And by refusing to involve themselves in that, they are however being charged with violating antidiscrimination laws against individual persons based on their sexual orientation. It's not hard to draw that line. It's very easy, but courts and commissions and the media have refused to draw that line.
Al: You know, Jim, there was a spokesperson who in the immediate aftermath of the decision, celebrating it, said, "Well, now all Americans are going to have to celebrate with us."
Al: You know, that kind of coerced celebration is exactly what we're talking about here. And that's what Paul talks about at the end of Romans, chapter 1, when he talks about the sinfulness of humanity, he said that we are responsible not only when we do those things that are wrong, but when we give what he says "hearty approval," when we celebrate the things we know to be wrong.
And whether you're a florist in the Northwest or a photographer in the Southwest or a fire chief in Atlanta, if you won't celebrate, then they're gonna coerce that celebration and it's amazing that as soon as the Supreme Court ruled on Friday, there were those who jumped on it and said, "Now all America is going to be forced, coerced by the power of law and the influence of the Supreme Court, to celebrate with us." And if you refuse to celebrate, we're gonna find ourselves on the outside of society here.
Jim: Well, in fact, during an interview on Friday, a journalist asked me, "When will the church pivot to kinda catch up with these decisions."
Jim: I was shocked. I said, "Well, the church on these core issues of life and marriage, we don't pivot depending upon the whims of the culture. That's 2,000 years of history where we have stood very firm." And I think the person was literally shocked that, you know, we're not ready to jump on the bandwagon. It's crazy.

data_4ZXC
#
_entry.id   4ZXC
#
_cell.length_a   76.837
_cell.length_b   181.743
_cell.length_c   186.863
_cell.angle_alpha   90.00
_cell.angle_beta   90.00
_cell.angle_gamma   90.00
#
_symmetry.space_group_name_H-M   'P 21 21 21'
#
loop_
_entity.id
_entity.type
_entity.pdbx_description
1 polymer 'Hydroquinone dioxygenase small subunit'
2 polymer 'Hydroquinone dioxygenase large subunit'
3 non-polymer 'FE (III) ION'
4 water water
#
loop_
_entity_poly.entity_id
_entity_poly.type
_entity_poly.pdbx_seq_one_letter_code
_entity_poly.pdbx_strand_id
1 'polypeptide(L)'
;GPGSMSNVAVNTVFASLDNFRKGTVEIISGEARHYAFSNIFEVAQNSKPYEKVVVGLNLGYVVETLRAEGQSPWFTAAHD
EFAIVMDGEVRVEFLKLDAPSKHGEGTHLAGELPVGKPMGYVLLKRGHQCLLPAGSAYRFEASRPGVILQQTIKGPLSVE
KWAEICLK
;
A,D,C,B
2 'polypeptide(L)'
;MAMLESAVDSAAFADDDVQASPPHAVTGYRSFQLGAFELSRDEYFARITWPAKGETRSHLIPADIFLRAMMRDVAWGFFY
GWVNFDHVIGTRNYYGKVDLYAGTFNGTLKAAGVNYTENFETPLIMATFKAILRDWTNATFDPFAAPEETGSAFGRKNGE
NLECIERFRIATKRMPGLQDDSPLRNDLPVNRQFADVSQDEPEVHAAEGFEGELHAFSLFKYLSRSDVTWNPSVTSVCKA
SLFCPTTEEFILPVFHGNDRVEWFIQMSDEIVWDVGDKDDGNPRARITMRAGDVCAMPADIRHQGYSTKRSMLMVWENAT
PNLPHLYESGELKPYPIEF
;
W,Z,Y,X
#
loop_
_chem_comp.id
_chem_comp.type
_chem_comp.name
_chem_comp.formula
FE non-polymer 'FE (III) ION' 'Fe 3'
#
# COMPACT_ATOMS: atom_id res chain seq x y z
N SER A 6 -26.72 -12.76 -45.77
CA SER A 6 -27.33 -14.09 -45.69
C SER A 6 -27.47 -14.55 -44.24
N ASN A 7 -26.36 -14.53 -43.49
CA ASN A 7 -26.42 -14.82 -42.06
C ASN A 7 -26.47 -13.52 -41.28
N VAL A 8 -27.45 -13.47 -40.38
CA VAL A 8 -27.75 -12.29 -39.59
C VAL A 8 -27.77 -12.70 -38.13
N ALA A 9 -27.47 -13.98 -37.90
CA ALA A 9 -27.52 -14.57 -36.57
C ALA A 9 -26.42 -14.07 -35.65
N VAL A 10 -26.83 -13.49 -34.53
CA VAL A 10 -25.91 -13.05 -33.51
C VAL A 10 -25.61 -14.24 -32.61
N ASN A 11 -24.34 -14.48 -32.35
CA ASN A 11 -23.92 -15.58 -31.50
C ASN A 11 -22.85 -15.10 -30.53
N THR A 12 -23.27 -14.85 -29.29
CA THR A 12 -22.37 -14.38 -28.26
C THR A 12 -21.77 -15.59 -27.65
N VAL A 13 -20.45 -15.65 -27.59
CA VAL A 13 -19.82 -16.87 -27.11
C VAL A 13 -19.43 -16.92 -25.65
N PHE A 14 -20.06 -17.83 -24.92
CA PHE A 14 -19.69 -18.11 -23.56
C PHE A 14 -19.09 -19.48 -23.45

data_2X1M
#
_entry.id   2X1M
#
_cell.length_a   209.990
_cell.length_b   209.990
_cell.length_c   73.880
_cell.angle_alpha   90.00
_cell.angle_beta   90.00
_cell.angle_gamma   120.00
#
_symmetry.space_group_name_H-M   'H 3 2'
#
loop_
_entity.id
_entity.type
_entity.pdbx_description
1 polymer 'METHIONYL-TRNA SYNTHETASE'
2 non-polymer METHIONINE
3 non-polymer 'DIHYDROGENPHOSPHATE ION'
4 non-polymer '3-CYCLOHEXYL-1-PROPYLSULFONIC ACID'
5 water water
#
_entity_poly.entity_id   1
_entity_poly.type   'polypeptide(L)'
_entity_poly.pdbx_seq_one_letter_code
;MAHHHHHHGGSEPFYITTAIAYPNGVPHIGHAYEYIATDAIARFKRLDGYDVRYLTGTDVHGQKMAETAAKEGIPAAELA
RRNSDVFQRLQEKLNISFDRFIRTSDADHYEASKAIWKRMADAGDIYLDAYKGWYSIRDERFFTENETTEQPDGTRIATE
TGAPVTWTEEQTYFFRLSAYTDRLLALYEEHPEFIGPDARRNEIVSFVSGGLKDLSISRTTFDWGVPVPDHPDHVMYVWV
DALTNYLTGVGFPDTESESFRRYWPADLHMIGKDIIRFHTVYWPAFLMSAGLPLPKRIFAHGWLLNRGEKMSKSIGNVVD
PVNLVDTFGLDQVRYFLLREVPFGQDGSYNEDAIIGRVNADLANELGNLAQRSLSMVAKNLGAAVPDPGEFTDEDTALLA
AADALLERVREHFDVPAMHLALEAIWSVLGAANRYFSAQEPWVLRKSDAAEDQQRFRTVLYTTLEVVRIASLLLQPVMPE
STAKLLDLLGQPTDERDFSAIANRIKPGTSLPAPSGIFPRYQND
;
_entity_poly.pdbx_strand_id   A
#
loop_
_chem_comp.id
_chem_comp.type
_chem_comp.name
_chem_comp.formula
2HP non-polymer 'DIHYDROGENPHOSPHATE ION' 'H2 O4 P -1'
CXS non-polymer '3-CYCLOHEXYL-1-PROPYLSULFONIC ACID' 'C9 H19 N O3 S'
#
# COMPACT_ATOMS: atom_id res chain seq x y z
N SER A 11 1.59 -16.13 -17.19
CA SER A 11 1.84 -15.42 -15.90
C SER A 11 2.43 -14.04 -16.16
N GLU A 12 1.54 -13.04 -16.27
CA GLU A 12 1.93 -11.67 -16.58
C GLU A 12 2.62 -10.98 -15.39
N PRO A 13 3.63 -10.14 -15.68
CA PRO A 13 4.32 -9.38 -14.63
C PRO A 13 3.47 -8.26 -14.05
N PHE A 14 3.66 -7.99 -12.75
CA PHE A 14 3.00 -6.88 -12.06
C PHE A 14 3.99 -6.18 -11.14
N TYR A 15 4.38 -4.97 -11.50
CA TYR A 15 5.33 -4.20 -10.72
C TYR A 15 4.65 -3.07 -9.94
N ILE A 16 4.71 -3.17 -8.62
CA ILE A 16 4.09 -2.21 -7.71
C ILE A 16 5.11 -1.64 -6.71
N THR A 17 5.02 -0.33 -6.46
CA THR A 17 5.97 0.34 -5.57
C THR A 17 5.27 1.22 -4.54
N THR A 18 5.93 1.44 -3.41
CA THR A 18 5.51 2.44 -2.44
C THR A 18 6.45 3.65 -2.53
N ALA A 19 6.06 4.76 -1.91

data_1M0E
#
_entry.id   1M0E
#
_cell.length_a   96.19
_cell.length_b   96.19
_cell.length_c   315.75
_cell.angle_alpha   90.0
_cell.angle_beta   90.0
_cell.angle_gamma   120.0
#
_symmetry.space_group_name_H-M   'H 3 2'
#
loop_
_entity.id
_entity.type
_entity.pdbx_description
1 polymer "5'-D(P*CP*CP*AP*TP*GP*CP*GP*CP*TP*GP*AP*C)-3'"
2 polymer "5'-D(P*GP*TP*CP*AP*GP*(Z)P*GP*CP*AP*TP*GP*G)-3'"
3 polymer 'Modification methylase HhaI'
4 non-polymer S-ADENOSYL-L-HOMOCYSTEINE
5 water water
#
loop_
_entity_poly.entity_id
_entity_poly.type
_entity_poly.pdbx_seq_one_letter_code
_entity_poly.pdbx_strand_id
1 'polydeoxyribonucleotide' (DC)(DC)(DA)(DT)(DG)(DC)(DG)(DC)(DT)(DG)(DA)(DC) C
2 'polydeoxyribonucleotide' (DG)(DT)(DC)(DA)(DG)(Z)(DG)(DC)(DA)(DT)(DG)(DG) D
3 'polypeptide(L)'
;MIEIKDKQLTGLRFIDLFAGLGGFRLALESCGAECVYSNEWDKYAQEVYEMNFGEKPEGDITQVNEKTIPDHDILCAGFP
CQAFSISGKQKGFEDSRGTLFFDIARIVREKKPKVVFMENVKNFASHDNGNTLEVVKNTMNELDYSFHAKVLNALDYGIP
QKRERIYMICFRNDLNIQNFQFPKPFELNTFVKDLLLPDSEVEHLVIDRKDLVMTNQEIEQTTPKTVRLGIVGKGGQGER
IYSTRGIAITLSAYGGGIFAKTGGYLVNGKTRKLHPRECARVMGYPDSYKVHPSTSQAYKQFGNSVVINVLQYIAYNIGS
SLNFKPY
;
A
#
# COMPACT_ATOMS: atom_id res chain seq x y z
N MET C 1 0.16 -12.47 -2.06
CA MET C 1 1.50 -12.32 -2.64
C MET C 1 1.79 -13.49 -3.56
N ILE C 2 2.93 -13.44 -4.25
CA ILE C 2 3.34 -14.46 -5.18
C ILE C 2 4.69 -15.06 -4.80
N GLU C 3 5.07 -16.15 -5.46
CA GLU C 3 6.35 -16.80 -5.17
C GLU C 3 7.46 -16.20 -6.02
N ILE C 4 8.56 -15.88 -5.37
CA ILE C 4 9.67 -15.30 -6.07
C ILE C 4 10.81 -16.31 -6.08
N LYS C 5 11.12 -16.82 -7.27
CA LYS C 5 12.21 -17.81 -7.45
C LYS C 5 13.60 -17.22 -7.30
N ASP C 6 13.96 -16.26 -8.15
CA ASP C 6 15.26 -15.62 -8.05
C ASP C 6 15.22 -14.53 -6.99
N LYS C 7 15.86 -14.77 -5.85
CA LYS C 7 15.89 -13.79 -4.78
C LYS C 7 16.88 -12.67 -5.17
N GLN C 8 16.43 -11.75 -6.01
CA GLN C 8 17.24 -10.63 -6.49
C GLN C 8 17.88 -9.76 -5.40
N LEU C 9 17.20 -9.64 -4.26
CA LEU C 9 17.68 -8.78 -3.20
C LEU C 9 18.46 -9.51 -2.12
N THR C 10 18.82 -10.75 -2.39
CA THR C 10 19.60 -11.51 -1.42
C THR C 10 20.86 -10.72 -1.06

Helen: You know, it's been very recent, too, in the last couple weeks, I don't know, Pope Francis has diverted a number of his audiences to the topic of men and women and he made the statement. He says, "You know, I think that the loss of the ability to see God is tied to our loss of understanding of the unique importance of the alliance between a man and a woman. And if you can't see one, it's harder for you to see the other."
And the idea that somehow that part of Genesis that says, "In the image of God, He made them; man and woman He made them," is just gonna be set aside. I add one thing. I think today's [Friday, 6/26/15] ruling, the language is so breathtaking. I mean, Justice Kennedy says, "We used to think one thing, but now it's manifest to everybody that this other is true." I think it's so sweeping, I think the dissent's language is so foreboding that the reaction to it may transcend people's reaction to marriage. They may actually feel the Court is scary out of bounds and I think it could easily find itself part and parcel of politics. (Laughing)
Al: No, the scary thing to me is, that I'm afraid that most Americans actually pay very little attention to how the Court operates or should operate and I think a frightening percentage of Americans probably think the Court should just decide what they think is right. And of course, this just is absolutely incompatible with democracy.
Jim, when you start talking about the church pivoting, you know, I simply have to point out, that this is going to require us just to embrace in a whole new way publicly the radical nature of Christianity. We do believe that God spoke and gave us His definition of marriage and He gave us all of Scripture and we're obligated to obey it and it's not changing.